Chart Wise: PDK RNAV (GPS) Y Runway 21L

When winds blow south or west, look for this approach.

With Atlanta’s Hartsfield-Jackson International Airport (ATL) notorious as the busiest airport in the US—with passengers carried at just over 103 million—the air traffic in the Atlanta area can, at times, be intense. DeKalb-Peachtree (PDK), just 17 nautical miles northeast, is a perfect GA airport for anyone visiting the metro area interested in avoiding ATL traffic. When PDK winds blow from the west and south, the RNAV (GPS) Y Runway 21L is regularly used during IFR conditions—and often just to establish a stable arrival during VFR conditions.

A. AWSON Arrival

Pilots en route to Atlanta from the northeast should note the (GPS) Y procedure “is not authorized for arrivals at AWSON [while] on V5-311-417 westbound.” From a planning perspective, an arriving pilot might want to consider including AWSON in their flight plan. Arrivals from the north are commonly assigned the DEHAN ONE arrival, which uses AWSON as one of the intermediate transition points directly feeding the IAF at WODUS.

B. MAP Not at the Runway

The missed approach point on the 21L GPS procedure might look as if it’s at the end of the runway, but a closer look shows it’s not. The actual MAP is JOPUN intersection 0.4 miles from the runway’s end.

C. No Glideslope

This approach does not include LPV minimums created with a precisionlike glideslope. Pilots should plan to fly a stabilized nonprecision descent to step-down points along the way. While doing so, a visual descent point is depicted at 1 mile from JOPUN, or approximately 1.4 miles from the runway threshold. A VDP is a point along a straight-in, nonprecision approach from which the pilot can descend below the MDA, as long as they have the required visual reference. If not, the only option is a missed approach. Pay close attention to the note near the No. 2 in the profile that indicates the VDP is only authorized with a local altimeter setting in hand. The baro from nearby Fulton County Airport-Brown Field won’t suffice.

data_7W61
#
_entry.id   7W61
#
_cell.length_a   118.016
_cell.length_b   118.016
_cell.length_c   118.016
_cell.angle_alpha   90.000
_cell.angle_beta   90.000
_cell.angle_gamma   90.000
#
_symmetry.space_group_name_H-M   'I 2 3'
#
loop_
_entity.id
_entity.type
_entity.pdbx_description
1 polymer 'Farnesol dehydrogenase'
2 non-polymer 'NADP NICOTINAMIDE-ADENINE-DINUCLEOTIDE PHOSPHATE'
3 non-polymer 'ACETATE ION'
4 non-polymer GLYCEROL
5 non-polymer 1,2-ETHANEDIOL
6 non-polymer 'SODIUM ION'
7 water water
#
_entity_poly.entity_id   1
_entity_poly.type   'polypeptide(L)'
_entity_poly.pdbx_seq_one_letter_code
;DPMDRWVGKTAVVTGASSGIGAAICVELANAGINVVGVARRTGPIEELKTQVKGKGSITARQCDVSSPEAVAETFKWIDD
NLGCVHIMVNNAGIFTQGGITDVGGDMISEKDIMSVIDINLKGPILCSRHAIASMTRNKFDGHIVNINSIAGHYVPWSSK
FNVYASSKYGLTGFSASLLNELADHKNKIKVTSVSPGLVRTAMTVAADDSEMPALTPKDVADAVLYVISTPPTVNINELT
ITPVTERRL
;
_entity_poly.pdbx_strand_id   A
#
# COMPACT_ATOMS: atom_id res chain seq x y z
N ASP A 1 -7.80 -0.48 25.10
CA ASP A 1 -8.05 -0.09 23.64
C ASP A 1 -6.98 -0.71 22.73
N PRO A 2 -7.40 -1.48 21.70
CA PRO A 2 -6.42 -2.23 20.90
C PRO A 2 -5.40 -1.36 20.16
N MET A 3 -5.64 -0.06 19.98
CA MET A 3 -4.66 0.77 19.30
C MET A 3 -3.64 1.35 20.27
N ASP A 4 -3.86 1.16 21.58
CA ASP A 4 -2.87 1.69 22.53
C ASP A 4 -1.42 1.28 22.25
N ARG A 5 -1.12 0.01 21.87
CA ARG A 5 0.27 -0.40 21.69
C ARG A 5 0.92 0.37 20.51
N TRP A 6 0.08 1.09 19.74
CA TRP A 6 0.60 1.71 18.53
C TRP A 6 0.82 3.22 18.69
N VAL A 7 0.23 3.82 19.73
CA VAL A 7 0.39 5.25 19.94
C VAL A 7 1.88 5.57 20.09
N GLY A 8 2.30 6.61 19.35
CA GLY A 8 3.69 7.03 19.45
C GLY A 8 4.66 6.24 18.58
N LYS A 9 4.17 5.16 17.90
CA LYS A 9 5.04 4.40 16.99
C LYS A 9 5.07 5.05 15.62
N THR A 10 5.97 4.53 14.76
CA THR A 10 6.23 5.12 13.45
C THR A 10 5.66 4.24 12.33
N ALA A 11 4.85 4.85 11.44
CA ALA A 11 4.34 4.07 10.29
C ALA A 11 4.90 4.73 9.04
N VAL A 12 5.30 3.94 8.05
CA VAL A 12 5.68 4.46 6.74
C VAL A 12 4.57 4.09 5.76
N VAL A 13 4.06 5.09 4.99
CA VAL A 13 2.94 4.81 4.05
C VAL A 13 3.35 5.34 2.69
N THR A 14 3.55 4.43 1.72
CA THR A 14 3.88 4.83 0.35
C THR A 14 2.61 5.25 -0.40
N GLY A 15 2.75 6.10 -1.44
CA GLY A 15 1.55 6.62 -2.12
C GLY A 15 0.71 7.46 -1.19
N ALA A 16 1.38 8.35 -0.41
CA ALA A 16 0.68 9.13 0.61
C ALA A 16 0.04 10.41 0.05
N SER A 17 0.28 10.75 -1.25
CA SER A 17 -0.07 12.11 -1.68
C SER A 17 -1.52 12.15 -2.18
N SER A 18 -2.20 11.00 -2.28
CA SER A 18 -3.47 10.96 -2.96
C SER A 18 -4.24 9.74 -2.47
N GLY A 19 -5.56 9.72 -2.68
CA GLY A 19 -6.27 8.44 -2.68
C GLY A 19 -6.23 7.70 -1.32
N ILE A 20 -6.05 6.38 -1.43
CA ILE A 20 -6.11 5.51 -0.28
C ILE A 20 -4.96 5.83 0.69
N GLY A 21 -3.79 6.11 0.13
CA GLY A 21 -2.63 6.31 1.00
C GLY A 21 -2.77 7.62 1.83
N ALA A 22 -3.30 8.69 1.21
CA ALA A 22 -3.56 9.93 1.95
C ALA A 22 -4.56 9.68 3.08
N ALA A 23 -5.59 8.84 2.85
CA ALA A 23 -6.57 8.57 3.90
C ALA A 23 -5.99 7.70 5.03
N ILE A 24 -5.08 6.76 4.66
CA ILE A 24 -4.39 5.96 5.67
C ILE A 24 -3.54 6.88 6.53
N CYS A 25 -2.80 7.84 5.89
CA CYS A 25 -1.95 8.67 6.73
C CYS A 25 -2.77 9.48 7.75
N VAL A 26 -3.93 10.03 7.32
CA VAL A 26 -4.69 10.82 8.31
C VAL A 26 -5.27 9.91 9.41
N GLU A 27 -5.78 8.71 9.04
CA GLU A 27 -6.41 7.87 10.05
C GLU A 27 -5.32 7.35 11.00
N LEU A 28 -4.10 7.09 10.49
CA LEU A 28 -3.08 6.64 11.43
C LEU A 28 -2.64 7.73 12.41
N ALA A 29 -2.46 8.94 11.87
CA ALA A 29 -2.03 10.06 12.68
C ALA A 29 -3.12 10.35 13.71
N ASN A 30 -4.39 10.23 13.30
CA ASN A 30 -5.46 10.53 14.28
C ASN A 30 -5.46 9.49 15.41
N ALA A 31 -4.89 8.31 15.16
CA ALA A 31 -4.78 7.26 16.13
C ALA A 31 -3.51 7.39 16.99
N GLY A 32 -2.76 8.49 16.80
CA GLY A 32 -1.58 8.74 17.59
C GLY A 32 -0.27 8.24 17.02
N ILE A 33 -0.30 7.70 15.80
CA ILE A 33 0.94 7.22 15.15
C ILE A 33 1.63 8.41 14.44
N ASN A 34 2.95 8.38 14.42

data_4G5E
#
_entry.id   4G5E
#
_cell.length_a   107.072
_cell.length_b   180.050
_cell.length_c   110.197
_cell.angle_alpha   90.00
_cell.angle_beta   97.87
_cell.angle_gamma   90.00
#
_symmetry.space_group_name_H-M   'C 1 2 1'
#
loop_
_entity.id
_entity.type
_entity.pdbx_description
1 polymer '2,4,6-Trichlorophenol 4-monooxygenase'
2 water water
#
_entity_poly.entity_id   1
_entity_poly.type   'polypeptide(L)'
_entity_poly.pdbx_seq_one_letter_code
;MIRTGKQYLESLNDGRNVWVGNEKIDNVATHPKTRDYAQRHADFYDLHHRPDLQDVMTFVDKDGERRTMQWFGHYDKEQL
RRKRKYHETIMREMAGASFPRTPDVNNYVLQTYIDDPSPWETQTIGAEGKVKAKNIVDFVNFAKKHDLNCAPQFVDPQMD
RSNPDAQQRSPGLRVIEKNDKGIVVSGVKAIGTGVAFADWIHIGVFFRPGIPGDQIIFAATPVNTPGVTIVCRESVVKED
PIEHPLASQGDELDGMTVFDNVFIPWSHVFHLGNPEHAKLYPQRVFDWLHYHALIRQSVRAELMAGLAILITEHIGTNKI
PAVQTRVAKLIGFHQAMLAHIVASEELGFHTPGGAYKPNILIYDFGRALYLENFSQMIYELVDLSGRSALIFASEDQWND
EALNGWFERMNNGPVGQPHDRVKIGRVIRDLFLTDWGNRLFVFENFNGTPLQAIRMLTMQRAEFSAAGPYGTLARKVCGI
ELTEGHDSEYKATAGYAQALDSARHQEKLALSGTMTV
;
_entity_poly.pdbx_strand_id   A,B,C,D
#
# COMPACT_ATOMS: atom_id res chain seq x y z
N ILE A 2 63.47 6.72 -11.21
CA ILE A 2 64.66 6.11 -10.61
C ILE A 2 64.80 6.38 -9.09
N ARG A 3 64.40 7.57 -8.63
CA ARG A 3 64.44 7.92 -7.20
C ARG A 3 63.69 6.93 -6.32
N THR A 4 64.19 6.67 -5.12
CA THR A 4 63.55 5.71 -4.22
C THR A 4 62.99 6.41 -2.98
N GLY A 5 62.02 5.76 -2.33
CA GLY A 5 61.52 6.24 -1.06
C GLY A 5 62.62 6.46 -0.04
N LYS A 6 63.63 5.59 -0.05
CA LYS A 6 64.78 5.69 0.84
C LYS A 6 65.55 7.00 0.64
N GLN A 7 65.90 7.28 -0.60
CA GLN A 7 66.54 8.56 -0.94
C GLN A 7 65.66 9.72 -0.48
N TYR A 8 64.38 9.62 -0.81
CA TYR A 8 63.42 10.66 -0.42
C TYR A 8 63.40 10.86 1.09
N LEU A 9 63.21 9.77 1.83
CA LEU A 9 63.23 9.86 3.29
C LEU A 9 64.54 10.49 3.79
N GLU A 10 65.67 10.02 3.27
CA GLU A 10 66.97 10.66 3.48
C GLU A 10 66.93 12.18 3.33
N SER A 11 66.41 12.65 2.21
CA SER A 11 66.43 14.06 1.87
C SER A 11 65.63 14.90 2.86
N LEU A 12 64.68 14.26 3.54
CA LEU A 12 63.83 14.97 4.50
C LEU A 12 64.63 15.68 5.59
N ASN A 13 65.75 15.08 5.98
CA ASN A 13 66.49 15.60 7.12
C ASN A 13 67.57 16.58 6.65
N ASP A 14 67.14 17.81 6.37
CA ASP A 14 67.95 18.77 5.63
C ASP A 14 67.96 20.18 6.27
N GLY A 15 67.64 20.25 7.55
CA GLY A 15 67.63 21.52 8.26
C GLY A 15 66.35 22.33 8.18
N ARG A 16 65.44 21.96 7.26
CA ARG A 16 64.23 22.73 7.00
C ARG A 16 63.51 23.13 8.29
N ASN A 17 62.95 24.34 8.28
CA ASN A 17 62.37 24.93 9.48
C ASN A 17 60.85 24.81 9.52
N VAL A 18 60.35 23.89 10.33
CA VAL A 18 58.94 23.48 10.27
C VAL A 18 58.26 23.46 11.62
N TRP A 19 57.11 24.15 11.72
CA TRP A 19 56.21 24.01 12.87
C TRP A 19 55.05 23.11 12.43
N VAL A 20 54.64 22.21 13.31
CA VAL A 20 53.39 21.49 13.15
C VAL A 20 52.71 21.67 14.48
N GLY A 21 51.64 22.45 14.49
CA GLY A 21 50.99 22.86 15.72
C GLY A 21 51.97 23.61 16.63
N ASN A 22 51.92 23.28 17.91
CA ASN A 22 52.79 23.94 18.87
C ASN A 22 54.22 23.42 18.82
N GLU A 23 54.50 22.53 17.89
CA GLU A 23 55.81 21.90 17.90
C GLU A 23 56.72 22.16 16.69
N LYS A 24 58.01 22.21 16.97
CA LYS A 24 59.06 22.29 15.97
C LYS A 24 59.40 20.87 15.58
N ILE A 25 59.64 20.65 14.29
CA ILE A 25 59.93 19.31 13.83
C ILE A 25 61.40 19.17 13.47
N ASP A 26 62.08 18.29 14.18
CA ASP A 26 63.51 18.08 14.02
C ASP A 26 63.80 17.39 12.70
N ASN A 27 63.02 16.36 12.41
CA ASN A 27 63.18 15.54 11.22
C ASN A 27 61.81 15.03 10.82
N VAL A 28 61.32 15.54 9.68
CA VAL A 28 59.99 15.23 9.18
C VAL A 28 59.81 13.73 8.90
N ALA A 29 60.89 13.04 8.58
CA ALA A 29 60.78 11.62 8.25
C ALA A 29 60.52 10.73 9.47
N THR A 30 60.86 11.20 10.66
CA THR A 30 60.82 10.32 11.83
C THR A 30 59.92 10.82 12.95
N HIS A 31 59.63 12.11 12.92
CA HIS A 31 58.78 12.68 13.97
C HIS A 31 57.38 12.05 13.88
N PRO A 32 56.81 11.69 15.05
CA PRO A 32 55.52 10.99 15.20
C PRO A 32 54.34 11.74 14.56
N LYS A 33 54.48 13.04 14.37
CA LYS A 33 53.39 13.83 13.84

D. A Standby ASOS

With so many restrictions on the approach—especially when the PDK control tower is closed—a handy frequency to have stored in a standby radio might be 120.175, the ATIS for nearby Charlie Brown Field (as Fulton County Airport is also locally known).

E. Straight-In—Almost

Also note No. 8 indicating the approach. While labeled as a straight-in, it’s actually 15.04 degrees offset from the runway alignment. This is important because pilots must remember the runway will most likely not be right in front of them when they break out of the clouds, and a final turn will be needed to align with the runway centerline.

F. Circle to Land

A pilot shooting this approach with a tailwind is unable to use this procedure to circle to runways 03L or 16 at night, according to note No. 1.

G. Right on Missed Approach

To ensure there are no conflicts between an airplane executing a missed approach from 21L and traffic at nearby ATL, the missed approach calls for an immediate climbing right turn—more than 100 degrees—to the BAPPY intersection to hold unless instructed otherwise by ATC. The tight turn of nearly 120 degrees as the aircraft is climbing to 4,000 feet can certainly increase the pilot’s workload.

This story appeared in the Jan/Feb 2020 issue of Flying Magazine


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